月既不解飲 (The moon, alas, is no drinker of wine)
月下獨酌 (Drinking Alone by Moonlight)
Take these plains where truculent wind
With unstinting devotion makes leaves of grass quarrel
Not for a lawless country.
Gods have searched us out
And knew our needs before we asked, knew callowness
And gave us fledglings what we would not ask for.
Who wakes you burning with wild desire,
Whose laws forbid spilling semen,
Mahore is the God of love and birth, feared above all
By soldiers growing lonely in remote outposts.
Anu, the Lord of Constellations, rules for himself,
Dwells beyond eyes’ reach, makes no oath.
No footstep is ever made without him knowing.
Ki, who under a heavy veil
Hides her blinding beauty,
Leads the timid way
Into silence and oblivion.
She is the mother of all wanderers,
Creatures mesmerised by the joy
Of fleeting fellowship, forever dancing
Around trivial campfires,
Never to enjoy a homely hearth.
Marduk rules over Two Rivers
Heeding but the God of Justice. Should
You disobey, the punishment will be most severe –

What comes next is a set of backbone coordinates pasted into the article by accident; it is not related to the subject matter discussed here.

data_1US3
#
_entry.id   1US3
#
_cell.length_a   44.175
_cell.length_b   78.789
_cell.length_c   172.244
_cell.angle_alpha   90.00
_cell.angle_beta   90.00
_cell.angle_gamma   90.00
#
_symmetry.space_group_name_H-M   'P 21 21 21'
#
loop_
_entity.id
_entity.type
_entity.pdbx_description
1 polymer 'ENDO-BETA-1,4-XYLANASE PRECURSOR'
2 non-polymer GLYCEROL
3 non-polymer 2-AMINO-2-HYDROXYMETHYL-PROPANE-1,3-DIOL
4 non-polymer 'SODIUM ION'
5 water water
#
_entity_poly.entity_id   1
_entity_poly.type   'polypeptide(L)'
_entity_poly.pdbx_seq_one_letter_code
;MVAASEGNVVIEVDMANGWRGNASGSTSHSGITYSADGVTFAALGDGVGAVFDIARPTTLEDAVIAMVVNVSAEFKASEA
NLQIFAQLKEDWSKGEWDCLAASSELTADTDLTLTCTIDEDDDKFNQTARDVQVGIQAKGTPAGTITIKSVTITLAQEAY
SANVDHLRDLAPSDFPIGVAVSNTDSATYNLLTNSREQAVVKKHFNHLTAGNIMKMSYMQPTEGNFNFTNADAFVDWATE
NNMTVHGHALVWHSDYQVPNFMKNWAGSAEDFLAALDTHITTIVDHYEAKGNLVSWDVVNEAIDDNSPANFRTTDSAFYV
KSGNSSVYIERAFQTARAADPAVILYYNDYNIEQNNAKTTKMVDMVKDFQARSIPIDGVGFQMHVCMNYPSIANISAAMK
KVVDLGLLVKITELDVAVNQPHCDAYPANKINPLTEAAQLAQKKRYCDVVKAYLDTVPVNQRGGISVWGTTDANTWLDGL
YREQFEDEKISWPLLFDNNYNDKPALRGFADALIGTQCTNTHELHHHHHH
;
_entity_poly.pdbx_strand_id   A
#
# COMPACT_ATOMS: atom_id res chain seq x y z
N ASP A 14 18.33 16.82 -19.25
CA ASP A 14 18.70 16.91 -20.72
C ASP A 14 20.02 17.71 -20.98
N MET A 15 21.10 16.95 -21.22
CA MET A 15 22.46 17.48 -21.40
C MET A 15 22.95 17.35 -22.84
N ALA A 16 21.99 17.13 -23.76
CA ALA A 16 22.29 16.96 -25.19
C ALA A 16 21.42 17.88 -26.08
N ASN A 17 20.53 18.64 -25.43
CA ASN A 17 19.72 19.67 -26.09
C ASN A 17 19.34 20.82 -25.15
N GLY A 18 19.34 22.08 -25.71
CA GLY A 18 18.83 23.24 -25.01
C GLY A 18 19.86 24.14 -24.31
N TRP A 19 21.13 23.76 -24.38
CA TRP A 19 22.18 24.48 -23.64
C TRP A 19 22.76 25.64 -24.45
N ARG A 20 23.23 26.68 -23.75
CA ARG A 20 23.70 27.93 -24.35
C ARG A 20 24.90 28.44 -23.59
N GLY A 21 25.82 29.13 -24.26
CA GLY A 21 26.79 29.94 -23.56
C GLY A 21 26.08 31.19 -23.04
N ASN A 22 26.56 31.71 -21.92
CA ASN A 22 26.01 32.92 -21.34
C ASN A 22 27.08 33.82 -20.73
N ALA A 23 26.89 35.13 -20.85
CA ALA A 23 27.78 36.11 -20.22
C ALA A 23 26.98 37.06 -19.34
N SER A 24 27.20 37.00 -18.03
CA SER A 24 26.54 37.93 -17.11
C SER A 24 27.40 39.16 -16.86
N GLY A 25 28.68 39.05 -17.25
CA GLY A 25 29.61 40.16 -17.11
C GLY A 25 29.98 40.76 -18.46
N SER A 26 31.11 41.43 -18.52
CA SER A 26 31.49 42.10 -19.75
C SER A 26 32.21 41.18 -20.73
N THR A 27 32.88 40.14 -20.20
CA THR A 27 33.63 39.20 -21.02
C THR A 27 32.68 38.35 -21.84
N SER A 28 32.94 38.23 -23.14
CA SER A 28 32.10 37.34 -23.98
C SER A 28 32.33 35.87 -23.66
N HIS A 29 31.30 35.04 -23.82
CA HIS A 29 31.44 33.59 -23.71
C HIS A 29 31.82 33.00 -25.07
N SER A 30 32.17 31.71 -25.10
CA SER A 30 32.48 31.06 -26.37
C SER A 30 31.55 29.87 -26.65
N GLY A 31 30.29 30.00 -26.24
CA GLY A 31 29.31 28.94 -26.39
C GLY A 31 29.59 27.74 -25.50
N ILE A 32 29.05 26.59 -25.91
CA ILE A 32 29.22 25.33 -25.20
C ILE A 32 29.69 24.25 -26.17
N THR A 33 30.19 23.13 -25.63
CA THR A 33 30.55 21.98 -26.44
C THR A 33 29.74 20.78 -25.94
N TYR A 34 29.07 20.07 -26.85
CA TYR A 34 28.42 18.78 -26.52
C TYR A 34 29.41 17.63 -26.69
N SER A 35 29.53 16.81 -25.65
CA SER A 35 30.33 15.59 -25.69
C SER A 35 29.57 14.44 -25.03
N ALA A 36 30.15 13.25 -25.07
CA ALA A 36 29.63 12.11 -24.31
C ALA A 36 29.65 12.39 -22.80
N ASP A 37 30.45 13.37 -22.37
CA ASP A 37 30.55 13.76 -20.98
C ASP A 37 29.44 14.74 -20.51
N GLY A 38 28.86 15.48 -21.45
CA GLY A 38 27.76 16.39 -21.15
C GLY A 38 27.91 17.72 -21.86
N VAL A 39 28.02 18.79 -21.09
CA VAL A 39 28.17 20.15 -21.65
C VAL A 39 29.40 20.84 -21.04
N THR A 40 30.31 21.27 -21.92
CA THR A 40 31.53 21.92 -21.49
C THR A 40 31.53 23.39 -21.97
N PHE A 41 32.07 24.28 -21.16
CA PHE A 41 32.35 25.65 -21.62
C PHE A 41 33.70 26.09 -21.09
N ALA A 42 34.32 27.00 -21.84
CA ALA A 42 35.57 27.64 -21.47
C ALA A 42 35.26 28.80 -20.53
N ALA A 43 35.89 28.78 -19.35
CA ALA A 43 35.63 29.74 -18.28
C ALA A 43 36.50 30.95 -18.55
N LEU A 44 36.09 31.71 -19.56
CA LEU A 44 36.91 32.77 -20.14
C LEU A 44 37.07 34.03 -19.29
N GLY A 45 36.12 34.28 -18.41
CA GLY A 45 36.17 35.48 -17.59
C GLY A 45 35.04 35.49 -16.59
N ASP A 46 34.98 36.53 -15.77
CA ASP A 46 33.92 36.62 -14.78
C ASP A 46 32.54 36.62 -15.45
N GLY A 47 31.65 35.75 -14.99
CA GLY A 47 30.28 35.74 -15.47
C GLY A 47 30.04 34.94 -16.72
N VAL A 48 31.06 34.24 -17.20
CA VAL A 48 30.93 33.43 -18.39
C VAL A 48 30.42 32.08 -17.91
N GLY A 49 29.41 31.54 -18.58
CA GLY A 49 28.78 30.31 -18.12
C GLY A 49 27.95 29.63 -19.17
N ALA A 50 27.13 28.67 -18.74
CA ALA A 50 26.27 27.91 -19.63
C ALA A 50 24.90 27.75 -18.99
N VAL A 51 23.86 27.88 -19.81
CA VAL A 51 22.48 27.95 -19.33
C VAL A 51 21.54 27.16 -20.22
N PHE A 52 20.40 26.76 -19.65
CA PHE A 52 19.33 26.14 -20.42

Your face would look like someone else’s face,
And you would be chastised for someone else’s sins.
Water–and-spice dragon at his side
With its poisonous breath binds us
To this merciful land.
Who stole the tablets of destiny finds now pleasure
In sending us incurable diseases. He has our children
Lose their way home, plants buns in the ovens
Too young to care. He is Zu and his path
Is marked by weeping silenced under his wings.
Hail our emperors, our immutable walls.
Who heal no wounds, feel no pain,
Have their needs fulfilled to their delight.
Give ear. Every sunrise is a saying
That living Gods speak.
Their complete harmony spells that we,
Of all times and all places, are one.